Armstrong has three seasons of eligibility remaining, though if he uses them all, that likely speaks to a lack of production. The Irish would rather he star and leave early, quite frankly. That may happen in 2019, or perhaps not until 2020.

When Armstrong jumps to the NFL, Flemister will get a clear shot at becoming Notre Dame’s dual-threat running back. That is, until class of 2020 running back Chris Tyree finds his collegiate footing.

Remember this above line, quoted from a year ago? “Until Notre Dame starts routinely signing four- and five-star running backs, each backfield ball carrier will have the chance to shine for a season …”

Tyree is such a recruit, distinctly changing Flemister’s window. His best hope is for Armstrong to break out in 2019, declare early for the NFL draft, and then seize the subsequent opportunity in the spring before Tyree has a chance to.

NOTRE DAME 99-to-2:
No. 95: Myron Tagovailoa-Amosa, defensive tackle
No. 94: Isaiah Foskey, freshman defensive end, consensus four-star
No. 94: Darnell Ewell, defensive tackle
No. 91: Ade Ogundeji, defensive end
No. 90: Hunter Spears, defensive tackle, early-enrolled consensus four-star
No. 89: Brock Wright, tight end
No. 88: Javon McKinley, receiver
No. 87: Michael Young, receiver
No. 85: George Takacs, tight end
No. 84: Cole Kmet, tight end
No. 83: Chase Claypool, receiver
No. 80: Micah Jones, receiver
No. 78: Tommy Kraemer, right guard, three-year starter
No. 77: Quinn Carroll, offensive tackle, early-enrolled consensus four-star
No. 76: Dillan Gibbons, offensive guard
No. 75: Josh Lugg, offensive lineman
No. 74: Liam Eichenberg, left tackle, two-year starter
No. 73: Andrew Kristofic, offensive tackle, early-enrolled consensus four-star
No. 72: Robert Hainsey, offensive tackle, three-year starter
No. 71: John Olmstead, offensive lineman, early-enrolled consensus four-star
No. 69: Aaron Banks, left guard
No. 60: Cole Mabry, offensive tackle
No. 57: Trevor Ruhland, veteran backup offensive lineman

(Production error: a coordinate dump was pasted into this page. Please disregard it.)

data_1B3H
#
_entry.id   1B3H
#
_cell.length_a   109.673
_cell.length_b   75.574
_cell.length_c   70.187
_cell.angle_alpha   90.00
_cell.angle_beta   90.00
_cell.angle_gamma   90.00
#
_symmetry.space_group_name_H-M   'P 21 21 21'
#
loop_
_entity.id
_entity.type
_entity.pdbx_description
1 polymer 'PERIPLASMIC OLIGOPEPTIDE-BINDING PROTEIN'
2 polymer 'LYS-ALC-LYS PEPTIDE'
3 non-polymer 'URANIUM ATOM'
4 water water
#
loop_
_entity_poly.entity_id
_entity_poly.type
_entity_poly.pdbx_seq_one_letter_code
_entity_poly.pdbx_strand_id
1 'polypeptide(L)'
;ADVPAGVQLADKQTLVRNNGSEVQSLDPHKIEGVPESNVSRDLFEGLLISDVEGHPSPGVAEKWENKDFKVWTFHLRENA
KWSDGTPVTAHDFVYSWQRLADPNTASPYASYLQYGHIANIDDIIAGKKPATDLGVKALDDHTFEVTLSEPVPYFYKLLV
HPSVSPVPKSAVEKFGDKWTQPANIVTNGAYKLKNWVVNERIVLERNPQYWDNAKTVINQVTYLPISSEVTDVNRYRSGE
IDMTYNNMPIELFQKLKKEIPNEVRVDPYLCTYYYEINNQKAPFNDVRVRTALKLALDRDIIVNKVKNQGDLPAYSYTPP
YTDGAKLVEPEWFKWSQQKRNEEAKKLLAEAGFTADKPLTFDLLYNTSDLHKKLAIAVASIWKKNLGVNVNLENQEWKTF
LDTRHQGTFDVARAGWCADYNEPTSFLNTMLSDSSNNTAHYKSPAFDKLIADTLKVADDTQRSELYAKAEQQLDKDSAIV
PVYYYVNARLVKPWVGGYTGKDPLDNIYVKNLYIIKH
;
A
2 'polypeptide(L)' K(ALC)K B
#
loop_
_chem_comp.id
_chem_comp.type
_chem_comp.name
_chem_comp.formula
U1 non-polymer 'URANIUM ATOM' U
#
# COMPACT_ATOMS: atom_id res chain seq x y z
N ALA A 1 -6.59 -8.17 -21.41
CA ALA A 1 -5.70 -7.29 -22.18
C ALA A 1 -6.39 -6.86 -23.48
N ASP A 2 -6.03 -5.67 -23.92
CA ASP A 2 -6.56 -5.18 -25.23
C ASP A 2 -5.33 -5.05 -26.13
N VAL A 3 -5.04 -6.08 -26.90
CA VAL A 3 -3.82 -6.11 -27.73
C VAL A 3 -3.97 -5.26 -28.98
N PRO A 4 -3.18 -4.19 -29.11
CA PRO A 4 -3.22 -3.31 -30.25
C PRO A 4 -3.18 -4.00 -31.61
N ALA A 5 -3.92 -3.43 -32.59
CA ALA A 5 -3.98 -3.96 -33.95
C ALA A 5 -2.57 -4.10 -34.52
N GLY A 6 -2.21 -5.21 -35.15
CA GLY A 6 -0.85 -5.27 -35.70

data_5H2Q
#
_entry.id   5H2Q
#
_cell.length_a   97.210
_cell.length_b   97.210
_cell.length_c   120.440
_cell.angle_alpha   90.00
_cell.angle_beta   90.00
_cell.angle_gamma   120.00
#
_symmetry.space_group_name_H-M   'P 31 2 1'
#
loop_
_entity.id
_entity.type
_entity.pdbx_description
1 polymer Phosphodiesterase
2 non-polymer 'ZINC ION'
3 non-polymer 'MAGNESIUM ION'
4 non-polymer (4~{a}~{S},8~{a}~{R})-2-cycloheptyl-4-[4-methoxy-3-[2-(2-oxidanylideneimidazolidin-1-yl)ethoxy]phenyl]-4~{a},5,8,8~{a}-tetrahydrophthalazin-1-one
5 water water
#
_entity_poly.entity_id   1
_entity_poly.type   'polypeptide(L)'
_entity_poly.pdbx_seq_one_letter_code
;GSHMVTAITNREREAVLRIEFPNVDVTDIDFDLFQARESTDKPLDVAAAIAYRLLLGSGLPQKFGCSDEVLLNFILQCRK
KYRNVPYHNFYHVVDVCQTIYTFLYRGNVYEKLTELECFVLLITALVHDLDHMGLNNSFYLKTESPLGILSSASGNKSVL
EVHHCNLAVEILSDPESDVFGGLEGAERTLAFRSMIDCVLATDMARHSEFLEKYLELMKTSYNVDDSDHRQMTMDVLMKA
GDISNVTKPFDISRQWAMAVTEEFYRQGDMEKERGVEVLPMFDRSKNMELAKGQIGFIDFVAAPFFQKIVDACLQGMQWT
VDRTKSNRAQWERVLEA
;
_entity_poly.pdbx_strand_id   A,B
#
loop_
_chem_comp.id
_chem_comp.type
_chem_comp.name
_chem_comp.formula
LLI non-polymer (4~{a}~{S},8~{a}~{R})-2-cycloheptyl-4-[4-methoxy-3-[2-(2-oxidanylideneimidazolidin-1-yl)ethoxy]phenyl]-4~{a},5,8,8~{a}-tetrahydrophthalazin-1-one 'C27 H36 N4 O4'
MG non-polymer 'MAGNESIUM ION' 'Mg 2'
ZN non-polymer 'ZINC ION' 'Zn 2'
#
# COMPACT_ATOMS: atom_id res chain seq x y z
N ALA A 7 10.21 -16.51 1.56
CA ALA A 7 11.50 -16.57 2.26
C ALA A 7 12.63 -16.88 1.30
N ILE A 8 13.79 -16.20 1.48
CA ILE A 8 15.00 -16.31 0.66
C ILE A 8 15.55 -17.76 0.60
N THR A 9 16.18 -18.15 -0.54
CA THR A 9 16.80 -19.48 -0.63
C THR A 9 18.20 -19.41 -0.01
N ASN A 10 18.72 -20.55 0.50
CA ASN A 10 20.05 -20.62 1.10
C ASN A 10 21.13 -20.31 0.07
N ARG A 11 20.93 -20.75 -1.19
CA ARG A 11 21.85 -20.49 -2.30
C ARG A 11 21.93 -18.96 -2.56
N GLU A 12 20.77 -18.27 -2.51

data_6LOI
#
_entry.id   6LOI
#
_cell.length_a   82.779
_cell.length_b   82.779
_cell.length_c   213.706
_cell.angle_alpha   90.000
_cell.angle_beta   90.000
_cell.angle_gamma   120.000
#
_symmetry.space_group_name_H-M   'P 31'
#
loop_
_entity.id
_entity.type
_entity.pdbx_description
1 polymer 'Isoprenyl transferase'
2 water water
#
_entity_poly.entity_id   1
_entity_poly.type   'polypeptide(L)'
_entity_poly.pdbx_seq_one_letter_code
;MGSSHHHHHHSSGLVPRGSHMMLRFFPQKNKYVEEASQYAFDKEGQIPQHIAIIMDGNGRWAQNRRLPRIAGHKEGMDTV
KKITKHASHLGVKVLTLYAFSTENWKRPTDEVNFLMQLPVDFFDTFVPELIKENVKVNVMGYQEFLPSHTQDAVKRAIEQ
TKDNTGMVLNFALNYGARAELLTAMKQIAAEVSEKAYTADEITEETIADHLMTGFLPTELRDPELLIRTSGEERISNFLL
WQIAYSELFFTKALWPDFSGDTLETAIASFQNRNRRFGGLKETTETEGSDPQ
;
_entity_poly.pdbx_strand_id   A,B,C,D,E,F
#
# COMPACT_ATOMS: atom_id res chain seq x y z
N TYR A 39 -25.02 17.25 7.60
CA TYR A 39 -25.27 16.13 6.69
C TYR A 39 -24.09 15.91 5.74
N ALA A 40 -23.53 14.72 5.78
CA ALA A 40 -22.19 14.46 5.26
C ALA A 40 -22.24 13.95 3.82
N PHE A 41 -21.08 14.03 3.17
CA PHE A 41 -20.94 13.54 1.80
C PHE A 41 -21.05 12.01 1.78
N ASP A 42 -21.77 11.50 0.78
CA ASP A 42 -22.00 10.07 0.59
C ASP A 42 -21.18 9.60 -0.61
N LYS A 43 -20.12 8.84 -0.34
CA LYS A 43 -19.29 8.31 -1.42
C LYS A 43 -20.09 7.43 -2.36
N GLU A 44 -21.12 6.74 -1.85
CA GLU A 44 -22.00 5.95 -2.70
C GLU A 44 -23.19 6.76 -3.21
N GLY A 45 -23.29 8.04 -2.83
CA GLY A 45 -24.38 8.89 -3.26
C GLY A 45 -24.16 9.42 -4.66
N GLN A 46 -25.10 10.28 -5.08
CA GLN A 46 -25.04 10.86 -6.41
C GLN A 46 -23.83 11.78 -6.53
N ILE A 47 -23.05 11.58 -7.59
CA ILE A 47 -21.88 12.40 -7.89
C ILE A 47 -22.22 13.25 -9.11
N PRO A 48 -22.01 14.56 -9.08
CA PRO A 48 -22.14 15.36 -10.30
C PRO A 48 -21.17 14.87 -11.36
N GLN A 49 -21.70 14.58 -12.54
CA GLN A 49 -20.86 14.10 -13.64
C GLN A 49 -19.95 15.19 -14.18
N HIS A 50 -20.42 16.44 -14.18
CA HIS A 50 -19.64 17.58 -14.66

No. 57: Jayson Ademilola, defensive tackle
No. 56: John Dirksen, offensive lineman
No. 56: Howard Cross, incoming freshman defensive lineman, consensus four-star
No. 55: Jarrett Patterson, starting center
No. 55: Ja’Mion Franklin, defensive tackle returning from injury
No. 54: Jacob Lacey, consensus four-star defensive tackle, early enrollee
No. 54: John Shannon, long snapper
No. 53: Khalid Kareem, senior defensive end
No. 52: Zeke Correll, consensus four-star center, early enrollee
No. 52: Bo Bauer, linebacker, sophomore
No. 47: Kofi Wardlow, junior defensive end
No. 45: Jonathan Jones, senior inside linebacker
No. 44: Jamir Jones, senior defensive end
No. 42: Julian Okwara, senior defensive end
No. 41: Kurt Hinish, junior defensive tackle
No. 40: Drew White, junior inside linebacker
No. 39: Jonathan Doerer, junior kicker
No. 35: TaRiq Bracy, sophomore cornerback
No. 35: Marist Liufau, Hawaiian freshman linebacker
No. 34: Jahmir Smith, sophomore running back
No. 34: Osita Ekwonu, inside linebacker, consensus four-star
No. 33: Shayne Simon, sophomore linebacker
No. 31: Jack Lamb, sophomore linebacker
No. 30: Jeremiah Owusu-Koramoah, junior linebacker
No. 29: Ovie Oghoufo, sophomore linebacker-turned-defensive end
No. 27: J.D. Bertrand, consensus four-star linebacker
No. 25: Braden Lenzy, speedy sophomore receiver
No. 24: Tommy Tremble, sophomore tight end
No. 24: Jack Kiser, early-enrolled freshman linebacker, Mr. Indiana Football
No. 23: Litchfield Ajavon, four-star safety, freshman
No. 23: Kyren Williams, early-enrolled freshman running back
No. 22: Kendall Abdur-Rahman, quarterback-turned-receiver, freshman
No. 22: Asmar Bilal, the only returning starting linebacker
No. 21: Jalen Elliott, three-year starting safety
No. 20: Shaun Crawford, defensive back returning from yet another injury